19 July 2020

Adapting to both Africa Time AND Aloha Time…

Written by: Selena Flores

The last month since starting my Directorate Fellowship has seen a complete circadian overhaul and reconfiguration. Though I am an American citizen, I have been living in South Africa for several years, now working toward my graduate degree with the FitzPatrick Institute of African Ornithology (the study of birds), at the University of Cape Town. In comparison, I’m also working with the US Fish & Wildlife Service Pacific Islands office in Honolulu, on the complete opposite side of the globe…plus a whopping 12-hour time difference, too! 


This dual functionality has led to a sense of 2 lives in the 2 countries, on all fronts — drastically different time zones, working on both my fellowship and writing my thesis, facing the global pandemic circumstances, as well as the variety of current societal issues. There has also been a sense of (positive) reverse culture shock to American workplace culture, which is very organised and structured; much different from the less formal and more chaotic nature of working in a developing country. Living in Africa requires much patience and flexibility, and having lived in Hawai’i previously, “aloha” or “island time” is at a more relaxed pace, as is the lifestyle in small coastal communities I have called home over the years. This mindset has come quite in handy while we are all adjusting to our new professional realities.

Drastically differing workspaces

What my workplace was supposed to look like…versus what it actually looks like! (Midway Atoll satellite image: USFWS; desk space photo: Selena Flores) 

There also was a big change to my anticipated workplace, when our assignments were modified to take place remotely…especially when I expected to be on a tropical island for several months, skipping the South African winter! My fellowship comprises part of the mouse eradication programme on Midway Atoll, two small islands encircled by coral reefs in the Pacific Ocean, which is home to staggering millions of seabirds, especially albatross. In addition to other conservation issues like fisheries bycatch, climate change causing sea level rise, and marine plastic debris, accidentally introduced mice have also been preying upon vulnerable nesting seabirds and their young, as well as the other species that live on this remote island.

…But this programme is not just about getting rid of the mice; there are many implications to consider, to keep other species on the island safe and protected. My project in particular focuses on how to keep the shorebirds that use Midway Atoll as a place to stop over or stay while migrating, safe from exposure to the rodent bait, mainly by devising techniques to keep them away from the area. While it is disappointing to not be heading to Midway Atoll for fieldwork, the scientific design is equally important. It’s also apt for us to be as prepared as possible when the time comes to implement.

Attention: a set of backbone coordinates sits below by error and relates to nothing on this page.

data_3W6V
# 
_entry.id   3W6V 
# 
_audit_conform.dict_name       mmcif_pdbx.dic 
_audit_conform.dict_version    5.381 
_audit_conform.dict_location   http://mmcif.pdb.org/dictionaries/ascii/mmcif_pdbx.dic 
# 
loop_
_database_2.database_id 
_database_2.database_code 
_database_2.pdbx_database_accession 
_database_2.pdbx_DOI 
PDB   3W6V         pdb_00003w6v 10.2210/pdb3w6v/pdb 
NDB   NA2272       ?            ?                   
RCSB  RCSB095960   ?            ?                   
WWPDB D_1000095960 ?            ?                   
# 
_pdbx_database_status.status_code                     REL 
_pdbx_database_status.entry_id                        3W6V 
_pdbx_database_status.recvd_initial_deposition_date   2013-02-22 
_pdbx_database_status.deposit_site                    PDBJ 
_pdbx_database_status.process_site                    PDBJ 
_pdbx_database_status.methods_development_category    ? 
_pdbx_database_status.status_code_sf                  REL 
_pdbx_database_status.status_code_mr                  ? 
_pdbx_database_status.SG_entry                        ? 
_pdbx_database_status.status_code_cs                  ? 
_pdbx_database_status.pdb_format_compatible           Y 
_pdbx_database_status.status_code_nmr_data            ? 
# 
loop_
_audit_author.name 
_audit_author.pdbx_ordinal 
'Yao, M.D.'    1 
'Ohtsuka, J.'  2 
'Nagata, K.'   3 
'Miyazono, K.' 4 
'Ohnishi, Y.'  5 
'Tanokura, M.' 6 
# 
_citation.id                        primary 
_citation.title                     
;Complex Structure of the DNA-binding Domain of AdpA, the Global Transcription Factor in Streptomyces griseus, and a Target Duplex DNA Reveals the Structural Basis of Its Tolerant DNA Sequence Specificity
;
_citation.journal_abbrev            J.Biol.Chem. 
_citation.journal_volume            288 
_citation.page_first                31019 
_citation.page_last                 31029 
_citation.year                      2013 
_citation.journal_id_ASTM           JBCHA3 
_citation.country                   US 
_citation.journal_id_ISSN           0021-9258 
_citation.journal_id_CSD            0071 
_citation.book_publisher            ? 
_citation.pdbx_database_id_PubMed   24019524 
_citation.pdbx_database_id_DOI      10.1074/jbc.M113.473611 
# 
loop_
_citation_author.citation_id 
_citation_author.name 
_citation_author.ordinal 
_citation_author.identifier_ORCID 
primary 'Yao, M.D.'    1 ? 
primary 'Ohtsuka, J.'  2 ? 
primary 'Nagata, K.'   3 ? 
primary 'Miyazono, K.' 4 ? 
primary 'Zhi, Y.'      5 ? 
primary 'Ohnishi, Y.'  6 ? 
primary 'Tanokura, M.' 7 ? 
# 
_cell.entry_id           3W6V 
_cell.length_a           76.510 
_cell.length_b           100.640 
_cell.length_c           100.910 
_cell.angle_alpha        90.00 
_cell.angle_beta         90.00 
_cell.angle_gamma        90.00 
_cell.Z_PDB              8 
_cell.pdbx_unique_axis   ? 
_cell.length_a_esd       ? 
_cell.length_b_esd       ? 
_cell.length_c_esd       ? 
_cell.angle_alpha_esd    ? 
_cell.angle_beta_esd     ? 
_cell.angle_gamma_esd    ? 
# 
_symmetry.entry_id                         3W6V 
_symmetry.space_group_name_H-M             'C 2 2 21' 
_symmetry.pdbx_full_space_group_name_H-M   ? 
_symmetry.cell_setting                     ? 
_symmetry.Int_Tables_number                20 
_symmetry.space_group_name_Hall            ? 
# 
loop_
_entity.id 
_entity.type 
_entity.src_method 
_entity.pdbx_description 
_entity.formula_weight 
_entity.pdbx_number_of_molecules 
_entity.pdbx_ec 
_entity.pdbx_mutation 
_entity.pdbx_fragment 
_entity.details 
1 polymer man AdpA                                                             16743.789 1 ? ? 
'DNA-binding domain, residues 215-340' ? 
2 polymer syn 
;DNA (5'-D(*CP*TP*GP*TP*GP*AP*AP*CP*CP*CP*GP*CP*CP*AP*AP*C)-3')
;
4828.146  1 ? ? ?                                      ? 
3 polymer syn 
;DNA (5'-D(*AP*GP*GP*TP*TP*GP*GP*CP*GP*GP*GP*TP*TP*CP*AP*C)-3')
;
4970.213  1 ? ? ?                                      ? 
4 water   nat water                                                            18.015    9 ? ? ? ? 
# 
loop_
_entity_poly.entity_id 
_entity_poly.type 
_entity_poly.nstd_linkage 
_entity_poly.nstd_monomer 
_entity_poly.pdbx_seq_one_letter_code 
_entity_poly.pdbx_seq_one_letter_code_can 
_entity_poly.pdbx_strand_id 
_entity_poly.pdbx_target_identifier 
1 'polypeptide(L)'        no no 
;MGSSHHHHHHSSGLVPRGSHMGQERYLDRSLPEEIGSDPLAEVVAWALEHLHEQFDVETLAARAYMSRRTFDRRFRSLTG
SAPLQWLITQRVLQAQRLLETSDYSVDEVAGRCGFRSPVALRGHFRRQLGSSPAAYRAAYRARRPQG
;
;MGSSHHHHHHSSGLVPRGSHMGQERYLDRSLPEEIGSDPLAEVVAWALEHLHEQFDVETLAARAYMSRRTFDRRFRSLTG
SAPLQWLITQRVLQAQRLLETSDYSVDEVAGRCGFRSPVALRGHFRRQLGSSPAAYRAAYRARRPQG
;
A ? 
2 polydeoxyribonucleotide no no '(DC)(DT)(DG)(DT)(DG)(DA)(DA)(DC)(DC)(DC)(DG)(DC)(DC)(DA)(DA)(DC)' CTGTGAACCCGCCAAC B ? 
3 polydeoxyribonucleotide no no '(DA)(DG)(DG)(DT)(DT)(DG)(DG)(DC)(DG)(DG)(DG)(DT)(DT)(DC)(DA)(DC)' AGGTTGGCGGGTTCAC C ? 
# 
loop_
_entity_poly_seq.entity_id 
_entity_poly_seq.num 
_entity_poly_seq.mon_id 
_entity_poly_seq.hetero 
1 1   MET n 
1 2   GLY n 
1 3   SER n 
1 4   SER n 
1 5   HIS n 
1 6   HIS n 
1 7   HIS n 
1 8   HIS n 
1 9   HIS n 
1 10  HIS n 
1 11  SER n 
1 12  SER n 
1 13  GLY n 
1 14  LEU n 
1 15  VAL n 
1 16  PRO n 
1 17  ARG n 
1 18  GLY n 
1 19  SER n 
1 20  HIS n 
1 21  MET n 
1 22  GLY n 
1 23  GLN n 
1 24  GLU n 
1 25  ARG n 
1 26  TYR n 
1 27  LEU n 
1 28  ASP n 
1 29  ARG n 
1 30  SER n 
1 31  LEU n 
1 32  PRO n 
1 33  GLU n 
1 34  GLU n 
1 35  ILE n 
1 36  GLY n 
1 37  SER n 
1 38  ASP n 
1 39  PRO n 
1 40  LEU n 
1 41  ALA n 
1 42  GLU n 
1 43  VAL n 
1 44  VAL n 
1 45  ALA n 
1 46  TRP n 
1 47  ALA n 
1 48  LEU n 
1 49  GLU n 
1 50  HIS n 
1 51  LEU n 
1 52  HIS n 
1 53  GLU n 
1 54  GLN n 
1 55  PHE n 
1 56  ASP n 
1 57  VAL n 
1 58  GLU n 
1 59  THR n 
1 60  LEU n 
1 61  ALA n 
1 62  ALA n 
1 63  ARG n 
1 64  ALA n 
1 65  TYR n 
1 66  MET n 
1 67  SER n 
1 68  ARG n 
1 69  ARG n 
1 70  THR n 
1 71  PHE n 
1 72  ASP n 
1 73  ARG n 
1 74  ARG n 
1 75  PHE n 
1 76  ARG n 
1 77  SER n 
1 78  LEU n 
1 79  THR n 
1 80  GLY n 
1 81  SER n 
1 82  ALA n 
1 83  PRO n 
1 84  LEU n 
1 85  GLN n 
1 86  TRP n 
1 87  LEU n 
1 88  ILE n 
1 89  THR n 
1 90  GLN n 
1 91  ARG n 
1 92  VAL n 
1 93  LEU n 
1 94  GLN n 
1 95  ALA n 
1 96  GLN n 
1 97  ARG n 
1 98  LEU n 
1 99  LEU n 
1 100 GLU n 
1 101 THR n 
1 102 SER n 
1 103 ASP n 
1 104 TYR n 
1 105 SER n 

Albatross on Midway Atoll

(Albatross chicks among plastic debris: Forrest & Kim Starr, Wikipedia; Laysan Albatross colony: Megan Dalton, Friends of Midway Atoll National Wildlife Refuge)

Time zones, locations, duties, and cultures aren’t the only major reversals involved in my fellowship — for nearly ten years, the focus of my applied conservation research and wildlife management work has involved preventing disturbance to coastal shorebirds and seabirds, not how to effectively cause it! Designing this portion of the project will surely require a lot of learning on the other spectrum of disturbance, and will undoubtedly provide an interesting challenge. I am fully embracing it, and delving into finding the best solutions to keep the shorebirds of Midway safe during a critically necessary conservation operation! 

(World map header image: Civilshya,; custom edits: Selena Flores)

Agency: U.S. Fish and Wildlife Service

Program: US Fish & Wildlife Service - DFP

Location: Midway Atoll National Wildlife Refuge

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